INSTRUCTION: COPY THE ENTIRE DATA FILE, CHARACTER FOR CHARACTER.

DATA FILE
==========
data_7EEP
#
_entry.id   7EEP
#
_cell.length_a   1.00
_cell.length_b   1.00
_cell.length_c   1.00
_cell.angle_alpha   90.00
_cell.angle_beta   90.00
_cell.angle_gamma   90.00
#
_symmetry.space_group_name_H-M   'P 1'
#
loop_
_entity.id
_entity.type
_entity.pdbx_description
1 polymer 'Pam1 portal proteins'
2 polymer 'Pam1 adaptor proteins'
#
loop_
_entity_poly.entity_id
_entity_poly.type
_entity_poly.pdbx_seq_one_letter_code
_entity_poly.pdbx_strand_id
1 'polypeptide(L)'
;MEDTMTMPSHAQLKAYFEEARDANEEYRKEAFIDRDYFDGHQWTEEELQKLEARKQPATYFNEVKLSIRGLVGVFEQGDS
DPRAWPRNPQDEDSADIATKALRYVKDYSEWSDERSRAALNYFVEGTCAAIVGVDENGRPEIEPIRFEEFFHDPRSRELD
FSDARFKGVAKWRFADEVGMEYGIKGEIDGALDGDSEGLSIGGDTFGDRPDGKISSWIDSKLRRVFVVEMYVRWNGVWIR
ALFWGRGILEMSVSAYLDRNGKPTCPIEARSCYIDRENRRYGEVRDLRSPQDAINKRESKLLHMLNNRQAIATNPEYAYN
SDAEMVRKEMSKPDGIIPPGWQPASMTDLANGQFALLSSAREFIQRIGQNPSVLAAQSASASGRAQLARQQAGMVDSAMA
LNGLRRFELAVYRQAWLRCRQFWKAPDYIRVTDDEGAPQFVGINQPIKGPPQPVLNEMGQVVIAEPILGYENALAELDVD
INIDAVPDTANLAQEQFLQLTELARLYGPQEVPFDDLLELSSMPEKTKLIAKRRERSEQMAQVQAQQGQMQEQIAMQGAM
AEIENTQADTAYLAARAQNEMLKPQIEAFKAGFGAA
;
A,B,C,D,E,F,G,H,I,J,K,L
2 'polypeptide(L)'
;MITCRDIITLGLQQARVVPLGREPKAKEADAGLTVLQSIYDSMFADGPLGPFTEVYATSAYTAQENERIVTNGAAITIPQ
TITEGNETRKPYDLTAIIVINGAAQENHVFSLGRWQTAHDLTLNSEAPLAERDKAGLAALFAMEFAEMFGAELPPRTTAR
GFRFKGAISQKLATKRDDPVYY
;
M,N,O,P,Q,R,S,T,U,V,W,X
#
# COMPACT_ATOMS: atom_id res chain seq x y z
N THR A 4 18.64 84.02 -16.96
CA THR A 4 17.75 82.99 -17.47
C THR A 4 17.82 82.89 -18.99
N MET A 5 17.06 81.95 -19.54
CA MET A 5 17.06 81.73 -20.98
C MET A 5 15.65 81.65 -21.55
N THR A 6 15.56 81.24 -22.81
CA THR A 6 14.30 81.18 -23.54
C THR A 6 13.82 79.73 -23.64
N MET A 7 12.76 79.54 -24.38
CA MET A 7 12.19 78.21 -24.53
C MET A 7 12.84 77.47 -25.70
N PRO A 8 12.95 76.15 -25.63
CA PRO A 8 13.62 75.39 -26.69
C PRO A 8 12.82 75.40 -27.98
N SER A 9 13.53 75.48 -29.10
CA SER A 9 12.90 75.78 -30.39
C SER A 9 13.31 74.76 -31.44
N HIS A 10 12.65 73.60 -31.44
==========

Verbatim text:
data_7EEP
#
_entry.id   7EEP
#
_cell.length_a   1.00
_cell.length_b   1.00
_cell.length_c   1.00
_cell.angle_alpha   90.00
_cell.angle_beta   90.00
_cell.angle_gamma   90.00
#
_symmetry.space_group_name_H-M   'P 1'
#
loop_
_entity.id
_entity.type
_entity.pdbx_description
1 polymer 'Pam1 portal proteins'
2 polymer 'Pam1 adaptor proteins'
#
loop_
_entity_poly.entity_id
_entity_poly.type
_entity_poly.pdbx_seq_one_letter_code
_entity_poly.pdbx_strand_id
1 'polypeptide(L)'
;MEDTMTMPSHAQLKAYFEEARDANEEYRKEAFIDRDYFDGHQWTEEELQKLEARKQPATYFNEVKLSIRGLVGVFEQGDS
DPRAWPRNPQDEDSADIATKALRYVKDYSEWSDERSRAALNYFVEGTCAAIVGVDENGRPEIEPIRFEEFFHDPRSRELD
FSDARFKGVAKWRFADEVGMEYGIKGEIDGALDGDSEGLSIGGDTFGDRPDGKISSWIDSKLRRVFVVEMYVRWNGVWIR
ALFWGRGILEMSVSAYLDRNGKPTCPIEARSCYIDRENRRYGEVRDLRSPQDAINKRESKLLHMLNNRQAIATNPEYAYN
SDAEMVRKEMSKPDGIIPPGWQPASMTDLANGQFALLSSAREFIQRIGQNPSVLAAQSASASGRAQLARQQAGMVDSAMA
LNGLRRFELAVYRQAWLRCRQFWKAPDYIRVTDDEGAPQFVGINQPIKGPPQPVLNEMGQVVIAEPILGYENALAELDVD
INIDAVPDTANLAQEQFLQLTELARLYGPQEVPFDDLLELSSMPEKTKLIAKRRERSEQMAQVQAQQGQMQEQIAMQGAM
AEIENTQADTAYLAARAQNEMLKPQIEAFKAGFGAA
;
A,B,C,D,E,F,G,H,I,J,K,L
2 'polypeptide(L)'
;MITCRDIITLGLQQARVVPLGREPKAKEADAGLTVLQSIYDSMFADGPLGPFTEVYATSAYTAQENERIVTNGAAITIPQ
TITEGNETRKPYDLTAIIVINGAAQENHVFSLGRWQTAHDLTLNSEAPLAERDKAGLAALFAMEFAEMFGAELPPRTTAR
GFRFKGAISQKLATKRDDPVYY
;
M,N,O,P,Q,R,S,T,U,V,W,X
#
# COMPACT_ATOMS: atom_id res chain seq x y z
N THR A 4 18.64 84.02 -16.96
CA THR A 4 17.75 82.99 -17.47
C THR A 4 17.82 82.89 -18.99
N MET A 5 17.06 81.95 -19.54
CA MET A 5 17.06 81.73 -20.98
C MET A 5 15.65 81.65 -21.55
N THR A 6 15.56 81.24 -22.81
CA THR A 6 14.30 81.18 -23.54
C THR A 6 13.82 79.73 -23.64
N MET A 7 12.76 79.54 -24.38
CA MET A 7 12.19 78.21 -24.53
C MET A 7 12.84 77.47 -25.70
N PRO A 8 12.95 76.15 -25.63
CA PRO A 8 13.62 75.39 -26.69
C PRO A 8 12.82 75.40 -27.98
N SER A 9 13.53 75.48 -29.10
CA SER A 9 12.90 75.78 -30.39
C SER A 9 13.31 74.76 -31.44
N HIS A 10 12.65 73.60 -31.44